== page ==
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UNITARY PATENT

In 2012 Member States and the European Parliament agreed on the "patent package" - a legislative initiative consisting of two...

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To Stay or Not to Stay

Legal proceedings in IP matters are sometimes brought in order that parties have some form of commercial certainty that they are free to operate without attack from a third party. In particular, parties may well "clear" the trade mark register of problematic marks prior to using a later mark, perhaps by way of invalidity or nonuse cancellation actions.

This process is entirely normal, and works well in isolation. However, when invalidity or non-use cancellation actions are brought as part of a defence against potential infringement proceedings, then difficult decisions may need to be taken by the courts as to the order in which the various actions will be considered.

Here, in addition to the desire to have commercial certainty regarding freedom to operate, the courts have to consider whether to stay one action in order to allow another to be considered (thus potentially delaying the second action, but perhaps ensuring legal consistency between the decisions), or whether to allow both actions to proceed at the same time (thus potentially allowing both actions to proceed quickly, but at the risk of conflicting decisions in the cases).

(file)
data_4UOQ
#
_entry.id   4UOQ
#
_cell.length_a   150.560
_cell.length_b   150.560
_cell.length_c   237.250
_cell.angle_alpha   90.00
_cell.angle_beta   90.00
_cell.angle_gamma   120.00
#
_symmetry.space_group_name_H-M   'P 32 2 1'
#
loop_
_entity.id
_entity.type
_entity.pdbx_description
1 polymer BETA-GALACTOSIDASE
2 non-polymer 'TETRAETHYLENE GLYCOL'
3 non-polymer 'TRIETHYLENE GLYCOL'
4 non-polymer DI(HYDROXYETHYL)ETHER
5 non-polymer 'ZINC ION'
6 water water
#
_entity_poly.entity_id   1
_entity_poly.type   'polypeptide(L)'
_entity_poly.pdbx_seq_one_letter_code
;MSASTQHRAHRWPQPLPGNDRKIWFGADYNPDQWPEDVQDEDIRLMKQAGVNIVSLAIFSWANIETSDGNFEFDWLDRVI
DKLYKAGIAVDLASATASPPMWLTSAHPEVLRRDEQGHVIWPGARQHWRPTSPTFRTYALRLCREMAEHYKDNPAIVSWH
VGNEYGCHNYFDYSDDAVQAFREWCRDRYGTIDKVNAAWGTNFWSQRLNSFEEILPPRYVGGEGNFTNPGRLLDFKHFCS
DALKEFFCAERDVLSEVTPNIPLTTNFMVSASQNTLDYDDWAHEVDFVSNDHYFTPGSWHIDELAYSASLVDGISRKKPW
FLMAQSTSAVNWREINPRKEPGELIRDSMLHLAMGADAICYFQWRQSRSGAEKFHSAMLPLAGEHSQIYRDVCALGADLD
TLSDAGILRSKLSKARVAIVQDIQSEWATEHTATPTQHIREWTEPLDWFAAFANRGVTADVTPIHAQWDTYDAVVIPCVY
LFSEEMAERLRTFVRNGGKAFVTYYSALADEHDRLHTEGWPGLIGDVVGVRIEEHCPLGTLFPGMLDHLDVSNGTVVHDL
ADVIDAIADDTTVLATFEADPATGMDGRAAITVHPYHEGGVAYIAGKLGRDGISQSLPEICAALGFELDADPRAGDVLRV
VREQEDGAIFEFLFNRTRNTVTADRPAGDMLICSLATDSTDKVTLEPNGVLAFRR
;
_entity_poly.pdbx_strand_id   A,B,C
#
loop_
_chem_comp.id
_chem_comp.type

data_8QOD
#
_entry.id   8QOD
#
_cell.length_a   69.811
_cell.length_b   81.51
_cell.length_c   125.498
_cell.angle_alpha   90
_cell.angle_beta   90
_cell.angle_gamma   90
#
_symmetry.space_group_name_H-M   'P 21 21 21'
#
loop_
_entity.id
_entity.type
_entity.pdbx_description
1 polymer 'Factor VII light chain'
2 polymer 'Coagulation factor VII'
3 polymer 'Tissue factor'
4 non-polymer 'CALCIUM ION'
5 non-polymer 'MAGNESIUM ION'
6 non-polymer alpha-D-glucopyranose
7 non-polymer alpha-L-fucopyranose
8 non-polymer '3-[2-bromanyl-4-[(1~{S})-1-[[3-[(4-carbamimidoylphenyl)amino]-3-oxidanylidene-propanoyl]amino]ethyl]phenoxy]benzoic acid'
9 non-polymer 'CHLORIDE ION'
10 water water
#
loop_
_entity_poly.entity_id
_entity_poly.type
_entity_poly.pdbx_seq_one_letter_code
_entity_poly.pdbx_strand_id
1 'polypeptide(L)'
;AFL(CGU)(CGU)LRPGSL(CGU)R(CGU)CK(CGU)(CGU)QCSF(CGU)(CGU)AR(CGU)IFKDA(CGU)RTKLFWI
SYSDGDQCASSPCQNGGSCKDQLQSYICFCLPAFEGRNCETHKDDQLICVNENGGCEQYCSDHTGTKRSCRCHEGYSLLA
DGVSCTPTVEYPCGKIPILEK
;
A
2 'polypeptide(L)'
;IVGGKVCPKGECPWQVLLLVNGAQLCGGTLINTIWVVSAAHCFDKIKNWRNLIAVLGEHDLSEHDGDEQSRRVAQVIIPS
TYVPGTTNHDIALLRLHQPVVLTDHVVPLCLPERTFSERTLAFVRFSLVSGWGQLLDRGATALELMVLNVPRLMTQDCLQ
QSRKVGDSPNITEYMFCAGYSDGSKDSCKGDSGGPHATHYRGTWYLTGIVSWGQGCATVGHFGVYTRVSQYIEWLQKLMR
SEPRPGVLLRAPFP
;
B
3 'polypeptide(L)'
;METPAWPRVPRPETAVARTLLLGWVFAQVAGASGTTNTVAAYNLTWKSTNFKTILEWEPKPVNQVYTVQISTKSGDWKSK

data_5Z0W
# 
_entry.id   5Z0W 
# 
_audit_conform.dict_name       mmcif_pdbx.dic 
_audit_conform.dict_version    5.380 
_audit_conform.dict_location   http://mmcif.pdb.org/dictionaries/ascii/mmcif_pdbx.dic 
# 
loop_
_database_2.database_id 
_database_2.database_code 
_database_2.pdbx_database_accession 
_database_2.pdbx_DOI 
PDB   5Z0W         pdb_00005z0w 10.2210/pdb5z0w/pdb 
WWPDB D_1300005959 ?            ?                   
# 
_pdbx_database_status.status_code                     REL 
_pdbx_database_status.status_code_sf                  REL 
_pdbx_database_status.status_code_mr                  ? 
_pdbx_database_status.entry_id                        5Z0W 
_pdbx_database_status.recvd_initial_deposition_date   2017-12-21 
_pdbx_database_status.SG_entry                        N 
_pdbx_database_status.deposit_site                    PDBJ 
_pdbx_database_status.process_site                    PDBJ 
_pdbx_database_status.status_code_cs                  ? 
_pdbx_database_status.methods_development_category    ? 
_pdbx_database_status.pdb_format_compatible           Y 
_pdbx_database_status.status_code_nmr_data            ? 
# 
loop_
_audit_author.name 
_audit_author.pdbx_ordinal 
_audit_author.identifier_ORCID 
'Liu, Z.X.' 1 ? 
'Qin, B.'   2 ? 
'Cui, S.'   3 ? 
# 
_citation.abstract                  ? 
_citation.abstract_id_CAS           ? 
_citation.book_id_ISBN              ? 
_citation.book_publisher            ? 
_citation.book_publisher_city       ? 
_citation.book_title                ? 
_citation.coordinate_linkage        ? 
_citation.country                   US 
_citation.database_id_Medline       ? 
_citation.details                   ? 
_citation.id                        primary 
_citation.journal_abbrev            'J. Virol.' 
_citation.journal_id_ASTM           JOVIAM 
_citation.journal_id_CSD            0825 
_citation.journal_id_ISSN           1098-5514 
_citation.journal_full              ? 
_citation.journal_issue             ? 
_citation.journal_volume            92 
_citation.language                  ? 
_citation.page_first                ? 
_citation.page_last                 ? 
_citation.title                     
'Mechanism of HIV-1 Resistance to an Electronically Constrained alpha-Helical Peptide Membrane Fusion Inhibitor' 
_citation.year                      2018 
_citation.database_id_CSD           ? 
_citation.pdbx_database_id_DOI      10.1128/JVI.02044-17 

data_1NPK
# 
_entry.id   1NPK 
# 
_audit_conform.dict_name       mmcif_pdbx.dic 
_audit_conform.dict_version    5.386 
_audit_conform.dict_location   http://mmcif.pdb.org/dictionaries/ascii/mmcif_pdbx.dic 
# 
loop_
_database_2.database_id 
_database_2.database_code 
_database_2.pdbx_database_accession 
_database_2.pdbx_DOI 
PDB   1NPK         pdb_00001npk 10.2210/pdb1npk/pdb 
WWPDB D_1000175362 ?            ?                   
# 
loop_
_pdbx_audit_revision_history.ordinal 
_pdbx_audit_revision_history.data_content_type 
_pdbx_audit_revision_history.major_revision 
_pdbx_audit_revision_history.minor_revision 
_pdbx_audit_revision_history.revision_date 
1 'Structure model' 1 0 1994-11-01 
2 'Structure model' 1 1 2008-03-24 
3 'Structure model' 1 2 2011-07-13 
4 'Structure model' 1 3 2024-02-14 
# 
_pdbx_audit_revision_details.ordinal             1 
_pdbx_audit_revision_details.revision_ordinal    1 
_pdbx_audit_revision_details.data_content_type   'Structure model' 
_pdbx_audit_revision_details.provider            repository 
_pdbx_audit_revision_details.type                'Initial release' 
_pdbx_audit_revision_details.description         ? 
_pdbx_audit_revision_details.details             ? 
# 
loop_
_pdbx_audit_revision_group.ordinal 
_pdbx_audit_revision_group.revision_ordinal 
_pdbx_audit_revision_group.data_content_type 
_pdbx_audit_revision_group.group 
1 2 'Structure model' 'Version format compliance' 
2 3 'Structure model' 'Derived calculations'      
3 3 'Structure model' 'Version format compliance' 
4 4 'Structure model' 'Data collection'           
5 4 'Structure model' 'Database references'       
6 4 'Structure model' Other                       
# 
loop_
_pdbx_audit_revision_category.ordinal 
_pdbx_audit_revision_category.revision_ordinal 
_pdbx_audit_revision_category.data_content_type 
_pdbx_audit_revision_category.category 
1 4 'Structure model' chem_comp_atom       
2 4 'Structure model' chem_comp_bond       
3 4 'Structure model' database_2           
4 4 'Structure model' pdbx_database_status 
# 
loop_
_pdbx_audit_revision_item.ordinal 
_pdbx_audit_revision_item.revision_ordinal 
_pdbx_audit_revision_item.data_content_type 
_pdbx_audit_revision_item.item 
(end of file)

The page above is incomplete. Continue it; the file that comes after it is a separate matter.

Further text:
The question of when to stay CTM infringement proceedings was considered recently by the Court of Appeal in the case of Starbucks (HK) Ltd v British Sky Broadcasting Group plc & Ors (1) and EMI (IP) Limited & Ors v British Sky Broadcasting Group plc and Anor (2) [2012] EWCA Civ 1201. In both cases, the claimant (Starbucks and EMI) had taken issue with Sky’s announcement that it was intending to launch a catch-up television service called NOW TV. Starbucks and EMI both felt that this mark infringed their respective marks either consisting of or containing the element NOW, and threatened infringement proceedings.

Sky countered by applying before OHIM to cancel or invalidate the marks upon which the infringement proceedings were threatened.

The initial question to be answered in each of the infringement proceedings, which were brought in the English High Court, was whether the infringement proceedings should be stayed pending the outcome of each of the invalidity and cancellation proceedings launched by Sky at OHIM.

Interestingly, the High Court reached different decisions in the two cases. In the proceedings in the EMI case, a stay was granted, and in the Starbucks proceedings, the stay was refused.

On appeal, the Court of Appeal was therefore required to decide on the scope of Article 104(1) of the CTMR and, in particular, the circumstances in which infringement proceedings should be allowed to proceed notwithstanding the fact that this could result in inconsistent legal decisions.